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Contribution to maths
Euclid , another name Euclid of Alexandria and also known as Father of Geometry. A Greek mathematician known for the major contribution on geometry. The whole new stream of geometry established by him known as Euclidean Geometry.He also works of Number Theory, Spherical Geometry, Conic Section .

From Wikipedia, the free encyclopedia

For other uses, see Euclid (disambiguation).


Euclid in Raphael's School of Athens






Alexandria, Egypt



Known for

Euclidean geometry Euclid's Elements

Euclid (pron.: /jukld/ EWK-lid; Ancient Greek: Eukleids), fl. 300 BC, also known as Euclid of Alexandria, was a Greek mathematician, often referred to as the "Father of Geometry". He was active in Alexandria during the reign of Ptolemy I (323283 BC). His Elements is one of the most influential works in the history of mathematics, serving as the main textbook for teaching mathematics (especially geometry) from the time of its publication until the late 19th or early 20th century.[1][2][3] In the Elements, Euclid deduced the principles of what is now called Euclidean geometry from a small set ofaxioms. Euclid also wrote works on perspective, conic sections, spherical geometry,number theory and rigor. "Euclid" is the anglicized version of the Greek name , meaning "Good Glory.

4. THALES Contribution to maths

1. A circle is bisected by its diameter. 2. Angles at the base of any isosceles triangle are equal. 3. If two straight lines intersect, the opposite angles formed are equal. 4. If one triangle has two angles and one side equal to another triangle, the two triangles are equal in all respects. (See Congruence) 5. Any angle inscribed in a semicircle is a right angle. This is known as Thales' Theorem

From Wikipedia, the free encyclopedia

For other uses, see Thales (disambiguation).

Thales of Miletus



c. 624 BC


c. 547546 BC


Ionian, Milesian school,Naturalism

Main interests

Ethics, Metaphysics,Mathematics, Astronomy

Notable ideas

Water is the arche, Thales' theorem, intercept theorem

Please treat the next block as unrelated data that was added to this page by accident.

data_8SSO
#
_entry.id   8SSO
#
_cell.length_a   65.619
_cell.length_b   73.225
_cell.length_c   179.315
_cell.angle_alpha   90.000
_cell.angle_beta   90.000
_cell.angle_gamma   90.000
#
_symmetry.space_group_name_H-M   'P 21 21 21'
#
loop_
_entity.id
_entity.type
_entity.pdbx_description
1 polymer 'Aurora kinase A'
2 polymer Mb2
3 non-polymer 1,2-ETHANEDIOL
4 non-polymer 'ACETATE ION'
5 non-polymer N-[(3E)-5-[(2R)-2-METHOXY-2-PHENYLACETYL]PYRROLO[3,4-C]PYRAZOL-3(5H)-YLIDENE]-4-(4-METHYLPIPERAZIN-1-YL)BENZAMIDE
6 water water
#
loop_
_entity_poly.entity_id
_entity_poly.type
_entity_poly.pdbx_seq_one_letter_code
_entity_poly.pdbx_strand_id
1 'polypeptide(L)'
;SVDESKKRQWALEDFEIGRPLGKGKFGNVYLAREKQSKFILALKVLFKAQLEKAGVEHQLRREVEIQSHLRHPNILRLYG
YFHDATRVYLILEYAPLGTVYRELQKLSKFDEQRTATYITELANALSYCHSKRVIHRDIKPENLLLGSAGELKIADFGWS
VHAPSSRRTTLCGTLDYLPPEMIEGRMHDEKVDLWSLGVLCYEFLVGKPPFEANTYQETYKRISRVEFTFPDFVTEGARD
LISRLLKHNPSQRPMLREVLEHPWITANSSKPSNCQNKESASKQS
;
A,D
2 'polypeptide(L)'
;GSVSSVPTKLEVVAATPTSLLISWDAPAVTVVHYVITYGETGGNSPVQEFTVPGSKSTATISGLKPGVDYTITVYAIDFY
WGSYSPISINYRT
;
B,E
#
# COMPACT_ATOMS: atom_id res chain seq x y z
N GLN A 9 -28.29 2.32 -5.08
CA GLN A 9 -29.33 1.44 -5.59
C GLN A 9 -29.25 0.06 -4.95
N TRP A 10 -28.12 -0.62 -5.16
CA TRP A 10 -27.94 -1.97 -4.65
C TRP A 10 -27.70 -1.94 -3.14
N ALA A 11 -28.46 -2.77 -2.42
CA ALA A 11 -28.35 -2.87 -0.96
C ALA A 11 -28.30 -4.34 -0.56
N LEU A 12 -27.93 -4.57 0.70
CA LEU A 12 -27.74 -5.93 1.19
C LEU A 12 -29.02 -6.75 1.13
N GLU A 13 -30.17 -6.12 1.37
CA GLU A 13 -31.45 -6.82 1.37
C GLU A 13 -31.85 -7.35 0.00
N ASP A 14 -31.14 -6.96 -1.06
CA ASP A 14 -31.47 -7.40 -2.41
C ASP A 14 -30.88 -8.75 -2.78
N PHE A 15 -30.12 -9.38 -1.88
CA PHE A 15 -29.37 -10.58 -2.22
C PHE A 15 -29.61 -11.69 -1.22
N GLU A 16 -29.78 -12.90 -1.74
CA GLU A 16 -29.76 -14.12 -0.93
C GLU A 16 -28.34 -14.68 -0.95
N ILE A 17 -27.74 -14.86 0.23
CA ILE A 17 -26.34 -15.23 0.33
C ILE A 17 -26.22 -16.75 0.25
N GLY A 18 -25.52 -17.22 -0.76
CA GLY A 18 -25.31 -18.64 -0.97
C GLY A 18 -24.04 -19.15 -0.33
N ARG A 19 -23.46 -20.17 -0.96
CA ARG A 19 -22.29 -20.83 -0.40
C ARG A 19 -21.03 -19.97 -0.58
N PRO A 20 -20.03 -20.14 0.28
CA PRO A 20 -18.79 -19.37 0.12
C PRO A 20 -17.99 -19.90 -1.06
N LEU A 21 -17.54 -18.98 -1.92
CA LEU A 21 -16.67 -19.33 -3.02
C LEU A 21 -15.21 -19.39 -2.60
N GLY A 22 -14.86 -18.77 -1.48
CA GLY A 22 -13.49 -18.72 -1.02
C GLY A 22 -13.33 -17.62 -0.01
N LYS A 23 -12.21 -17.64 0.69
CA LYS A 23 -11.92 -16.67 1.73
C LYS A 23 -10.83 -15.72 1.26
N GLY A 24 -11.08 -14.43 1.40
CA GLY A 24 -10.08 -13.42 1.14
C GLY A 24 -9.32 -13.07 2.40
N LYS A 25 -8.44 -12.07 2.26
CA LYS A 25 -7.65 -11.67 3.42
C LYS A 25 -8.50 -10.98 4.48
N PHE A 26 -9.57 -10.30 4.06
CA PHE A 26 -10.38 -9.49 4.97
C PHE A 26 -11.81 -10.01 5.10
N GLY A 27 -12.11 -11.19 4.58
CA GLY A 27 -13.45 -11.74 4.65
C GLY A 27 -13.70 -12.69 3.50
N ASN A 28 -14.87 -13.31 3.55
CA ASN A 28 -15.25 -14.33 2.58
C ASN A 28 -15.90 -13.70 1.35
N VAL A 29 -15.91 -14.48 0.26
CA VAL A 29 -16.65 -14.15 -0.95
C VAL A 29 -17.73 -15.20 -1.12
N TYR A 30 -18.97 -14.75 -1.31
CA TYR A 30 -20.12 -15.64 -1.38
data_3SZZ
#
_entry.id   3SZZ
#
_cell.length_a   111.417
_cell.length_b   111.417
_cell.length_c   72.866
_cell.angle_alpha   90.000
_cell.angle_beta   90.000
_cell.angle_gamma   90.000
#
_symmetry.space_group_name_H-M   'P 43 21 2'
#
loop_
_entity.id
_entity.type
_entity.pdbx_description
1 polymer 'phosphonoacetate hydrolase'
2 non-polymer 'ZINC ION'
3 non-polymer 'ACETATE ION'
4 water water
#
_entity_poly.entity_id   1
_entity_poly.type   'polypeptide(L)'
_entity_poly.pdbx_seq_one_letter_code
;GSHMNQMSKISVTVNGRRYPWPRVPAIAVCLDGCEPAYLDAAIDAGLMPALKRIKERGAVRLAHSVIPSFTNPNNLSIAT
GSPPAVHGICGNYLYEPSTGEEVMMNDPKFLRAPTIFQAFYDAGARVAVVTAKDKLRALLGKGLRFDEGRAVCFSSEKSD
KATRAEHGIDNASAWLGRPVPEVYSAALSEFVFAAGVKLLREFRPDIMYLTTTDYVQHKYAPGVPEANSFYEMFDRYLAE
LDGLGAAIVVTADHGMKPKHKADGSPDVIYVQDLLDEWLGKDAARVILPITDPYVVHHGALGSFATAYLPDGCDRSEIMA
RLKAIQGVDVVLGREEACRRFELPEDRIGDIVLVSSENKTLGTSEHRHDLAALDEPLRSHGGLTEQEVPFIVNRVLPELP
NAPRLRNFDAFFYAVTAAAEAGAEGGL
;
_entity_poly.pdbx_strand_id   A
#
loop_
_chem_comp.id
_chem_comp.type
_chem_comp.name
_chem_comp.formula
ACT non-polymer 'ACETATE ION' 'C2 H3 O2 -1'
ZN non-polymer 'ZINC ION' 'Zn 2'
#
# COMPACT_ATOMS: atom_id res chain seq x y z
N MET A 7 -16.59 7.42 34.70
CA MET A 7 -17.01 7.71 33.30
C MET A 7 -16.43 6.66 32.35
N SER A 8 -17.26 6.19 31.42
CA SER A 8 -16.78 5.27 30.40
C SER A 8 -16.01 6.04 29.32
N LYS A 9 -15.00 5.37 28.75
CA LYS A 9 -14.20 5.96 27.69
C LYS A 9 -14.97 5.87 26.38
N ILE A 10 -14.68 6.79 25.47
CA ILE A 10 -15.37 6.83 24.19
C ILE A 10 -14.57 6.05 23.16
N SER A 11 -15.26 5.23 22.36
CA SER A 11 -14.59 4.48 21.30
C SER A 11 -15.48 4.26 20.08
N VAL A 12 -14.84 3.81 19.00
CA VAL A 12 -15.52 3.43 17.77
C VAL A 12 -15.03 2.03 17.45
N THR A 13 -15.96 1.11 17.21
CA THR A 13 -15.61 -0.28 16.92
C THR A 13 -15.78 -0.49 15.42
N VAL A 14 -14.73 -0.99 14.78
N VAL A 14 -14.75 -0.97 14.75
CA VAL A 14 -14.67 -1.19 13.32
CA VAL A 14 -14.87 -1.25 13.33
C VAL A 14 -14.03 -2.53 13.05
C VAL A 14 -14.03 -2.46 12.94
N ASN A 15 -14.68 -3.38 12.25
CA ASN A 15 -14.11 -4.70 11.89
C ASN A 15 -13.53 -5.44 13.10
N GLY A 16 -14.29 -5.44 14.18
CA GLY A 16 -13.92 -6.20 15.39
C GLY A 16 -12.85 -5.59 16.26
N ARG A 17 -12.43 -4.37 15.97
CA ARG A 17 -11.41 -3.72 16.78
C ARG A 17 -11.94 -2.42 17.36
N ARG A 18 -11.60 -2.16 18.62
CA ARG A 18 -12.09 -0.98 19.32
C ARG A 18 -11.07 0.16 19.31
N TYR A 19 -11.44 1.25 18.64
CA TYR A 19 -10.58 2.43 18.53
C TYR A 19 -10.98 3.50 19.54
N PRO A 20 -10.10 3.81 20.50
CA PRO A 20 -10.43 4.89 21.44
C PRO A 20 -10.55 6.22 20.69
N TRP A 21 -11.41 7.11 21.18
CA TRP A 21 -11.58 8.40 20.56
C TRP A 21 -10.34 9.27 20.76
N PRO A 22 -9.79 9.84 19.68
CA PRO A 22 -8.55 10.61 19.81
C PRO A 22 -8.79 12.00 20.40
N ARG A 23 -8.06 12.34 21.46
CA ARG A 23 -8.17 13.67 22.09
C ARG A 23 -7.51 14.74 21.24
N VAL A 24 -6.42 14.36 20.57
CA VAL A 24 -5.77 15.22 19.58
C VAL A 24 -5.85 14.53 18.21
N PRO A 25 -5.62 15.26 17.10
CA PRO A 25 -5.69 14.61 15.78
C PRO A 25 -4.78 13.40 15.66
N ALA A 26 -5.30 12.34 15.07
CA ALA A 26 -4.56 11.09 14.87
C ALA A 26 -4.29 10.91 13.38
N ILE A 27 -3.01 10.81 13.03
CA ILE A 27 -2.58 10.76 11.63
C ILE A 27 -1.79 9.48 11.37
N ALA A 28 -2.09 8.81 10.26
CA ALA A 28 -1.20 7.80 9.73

Influenced by[show]


Thales of Miletus (pron.: /eliz/; Greek: ( ), Thals; c. 624 BC c. 546 BC) was a preSocratic Greek philosopher from Miletus in Asia Minor, and one of theSeven Sages of Greece. Many, most notably Aristotle, regard him as the first philosopher in the Greek tradition.[1] According to Bertrand Russell, "Western philosophy begins with Thales."[2] Thales attempted to explain natural phenomena without reference to mythologyand was tremendously influential in this respect. Almost all of the other Pre-Socraticphilosophers follow him in attempting to provide an explanation of ultimate substance, change, and the existence of the worldwithout reference to mythology. Those philosophers were also influential, and eventually Thales' rejection of mythological explanations became an essential idea for the scientific revolution. He was also the first to define general principles and set forth hypotheses, and as a result has been dubbed the "Father of Science", though it is argued that Democritus is actually more deserving of this title. [3][4] In mathematics, Thales used geometry to solve problems such as calculating the height of pyramids and the distance of ships from the shore. He is credited with the first use of deductive reasoning applied to geometry, by deriving four corollaries to Thales' Theorem. As a result, he has been hailed as the first true mathematician and is the first known individual to whom a mathematical discovery has been attributed. [5]

5.Archimedes Biography
From Wikipedia, the free encyclopedia